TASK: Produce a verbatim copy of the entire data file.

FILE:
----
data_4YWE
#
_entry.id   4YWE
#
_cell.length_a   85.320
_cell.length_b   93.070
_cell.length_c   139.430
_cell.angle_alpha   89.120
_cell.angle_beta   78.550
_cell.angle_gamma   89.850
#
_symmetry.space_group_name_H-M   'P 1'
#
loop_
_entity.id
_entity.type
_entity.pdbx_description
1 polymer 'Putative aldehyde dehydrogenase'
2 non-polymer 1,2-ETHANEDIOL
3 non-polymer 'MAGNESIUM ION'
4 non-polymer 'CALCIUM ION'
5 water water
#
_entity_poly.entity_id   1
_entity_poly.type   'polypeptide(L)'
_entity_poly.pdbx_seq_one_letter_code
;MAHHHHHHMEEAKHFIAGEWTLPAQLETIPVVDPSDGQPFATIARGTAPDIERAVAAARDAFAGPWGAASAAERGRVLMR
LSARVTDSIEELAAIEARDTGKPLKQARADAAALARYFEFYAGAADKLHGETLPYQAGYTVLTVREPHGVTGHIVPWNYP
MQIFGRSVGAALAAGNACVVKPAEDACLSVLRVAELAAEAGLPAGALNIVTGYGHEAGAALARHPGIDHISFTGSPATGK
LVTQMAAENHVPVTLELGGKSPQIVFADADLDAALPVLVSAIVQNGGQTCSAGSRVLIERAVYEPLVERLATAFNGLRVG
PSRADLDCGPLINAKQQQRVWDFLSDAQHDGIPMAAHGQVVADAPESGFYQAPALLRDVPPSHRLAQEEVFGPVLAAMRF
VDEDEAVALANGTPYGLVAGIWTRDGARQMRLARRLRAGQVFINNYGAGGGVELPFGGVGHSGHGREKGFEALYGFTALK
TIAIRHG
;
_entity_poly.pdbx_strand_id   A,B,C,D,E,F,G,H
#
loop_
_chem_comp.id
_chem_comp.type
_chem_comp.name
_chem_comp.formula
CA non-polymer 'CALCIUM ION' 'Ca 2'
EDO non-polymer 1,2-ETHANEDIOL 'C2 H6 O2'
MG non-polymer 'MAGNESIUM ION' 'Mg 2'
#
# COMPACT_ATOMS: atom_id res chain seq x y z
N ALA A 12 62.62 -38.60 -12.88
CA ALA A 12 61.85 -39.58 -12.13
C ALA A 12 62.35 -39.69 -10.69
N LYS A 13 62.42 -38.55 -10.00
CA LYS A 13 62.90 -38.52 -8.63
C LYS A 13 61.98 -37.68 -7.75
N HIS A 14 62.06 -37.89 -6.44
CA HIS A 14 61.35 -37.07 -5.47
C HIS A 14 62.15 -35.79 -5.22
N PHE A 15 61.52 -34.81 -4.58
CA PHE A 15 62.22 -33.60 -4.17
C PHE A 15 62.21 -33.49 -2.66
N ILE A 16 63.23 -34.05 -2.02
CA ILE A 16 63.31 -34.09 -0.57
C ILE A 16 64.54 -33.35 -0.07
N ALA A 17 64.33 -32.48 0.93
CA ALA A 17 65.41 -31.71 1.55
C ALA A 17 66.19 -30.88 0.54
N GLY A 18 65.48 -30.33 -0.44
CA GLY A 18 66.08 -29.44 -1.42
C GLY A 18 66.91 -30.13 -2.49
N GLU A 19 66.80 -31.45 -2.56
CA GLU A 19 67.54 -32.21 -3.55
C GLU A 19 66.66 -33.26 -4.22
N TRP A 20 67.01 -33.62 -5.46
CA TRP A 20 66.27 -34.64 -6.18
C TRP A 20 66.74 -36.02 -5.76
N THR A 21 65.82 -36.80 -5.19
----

data_4YWE
#
_entry.id   4YWE
#
_cell.length_a   85.320
_cell.length_b   93.070
_cell.length_c   139.430
_cell.angle_alpha   89.120
_cell.angle_beta   78.550
_cell.angle_gamma   89.850
#
_symmetry.space_group_name_H-M   'P 1'
#
loop_
_entity.id
_entity.type
_entity.pdbx_description
1 polymer 'Putative aldehyde dehydrogenase'
2 non-polymer 1,2-ETHANEDIOL
3 non-polymer 'MAGNESIUM ION'
4 non-polymer 'CALCIUM ION'
5 water water
#
_entity_poly.entity_id   1
_entity_poly.type   'polypeptide(L)'
_entity_poly.pdbx_seq_one_letter_code
;MAHHHHHHMEEAKHFIAGEWTLPAQLETIPVVDPSDGQPFATIARGTAPDIERAVAAARDAFAGPWGAASAAERGRVLMR
LSARVTDSIEELAAIEARDTGKPLKQARADAAALARYFEFYAGAADKLHGETLPYQAGYTVLTVREPHGVTGHIVPWNYP
MQIFGRSVGAALAAGNACVVKPAEDACLSVLRVAELAAEAGLPAGALNIVTGYGHEAGAALARHPGIDHISFTGSPATGK
LVTQMAAENHVPVTLELGGKSPQIVFADADLDAALPVLVSAIVQNGGQTCSAGSRVLIERAVYEPLVERLATAFNGLRVG
PSRADLDCGPLINAKQQQRVWDFLSDAQHDGIPMAAHGQVVADAPESGFYQAPALLRDVPPSHRLAQEEVFGPVLAAMRF
VDEDEAVALANGTPYGLVAGIWTRDGARQMRLARRLRAGQVFINNYGAGGGVELPFGGVGHSGHGREKGFEALYGFTALK
TIAIRHG
;
_entity_poly.pdbx_strand_id   A,B,C,D,E,F,G,H
#
loop_
_chem_comp.id
_chem_comp.type
_chem_comp.name
_chem_comp.formula
CA non-polymer 'CALCIUM ION' 'Ca 2'
EDO non-polymer 1,2-ETHANEDIOL 'C2 H6 O2'
MG non-polymer 'MAGNESIUM ION' 'Mg 2'
#
# COMPACT_ATOMS: atom_id res chain seq x y z
N ALA A 12 62.62 -38.60 -12.88
CA ALA A 12 61.85 -39.58 -12.13
C ALA A 12 62.35 -39.69 -10.69
N LYS A 13 62.42 -38.55 -10.00
CA LYS A 13 62.90 -38.52 -8.63
C LYS A 13 61.98 -37.68 -7.75
N HIS A 14 62.06 -37.89 -6.44
CA HIS A 14 61.35 -37.07 -5.47
C HIS A 14 62.15 -35.79 -5.22
N PHE A 15 61.52 -34.81 -4.58
CA PHE A 15 62.22 -33.60 -4.17
C PHE A 15 62.21 -33.49 -2.66
N ILE A 16 63.23 -34.05 -2.02
CA ILE A 16 63.31 -34.09 -0.57
C ILE A 16 64.54 -33.35 -0.07
N ALA A 17 64.33 -32.48 0.93
CA ALA A 17 65.41 -31.71 1.55
C ALA A 17 66.19 -30.88 0.54
N GLY A 18 65.48 -30.33 -0.44
CA GLY A 18 66.08 -29.44 -1.42
C GLY A 18 66.91 -30.13 -2.49
N GLU A 19 66.80 -31.45 -2.56
CA GLU A 19 67.54 -32.21 -3.55
C GLU A 19 66.66 -33.26 -4.22
N TRP A 20 67.01 -33.62 -5.46
CA TRP A 20 66.27 -34.64 -6.18
C TRP A 20 66.74 -36.02 -5.76
N THR A 21 65.82 -36.80 -5.19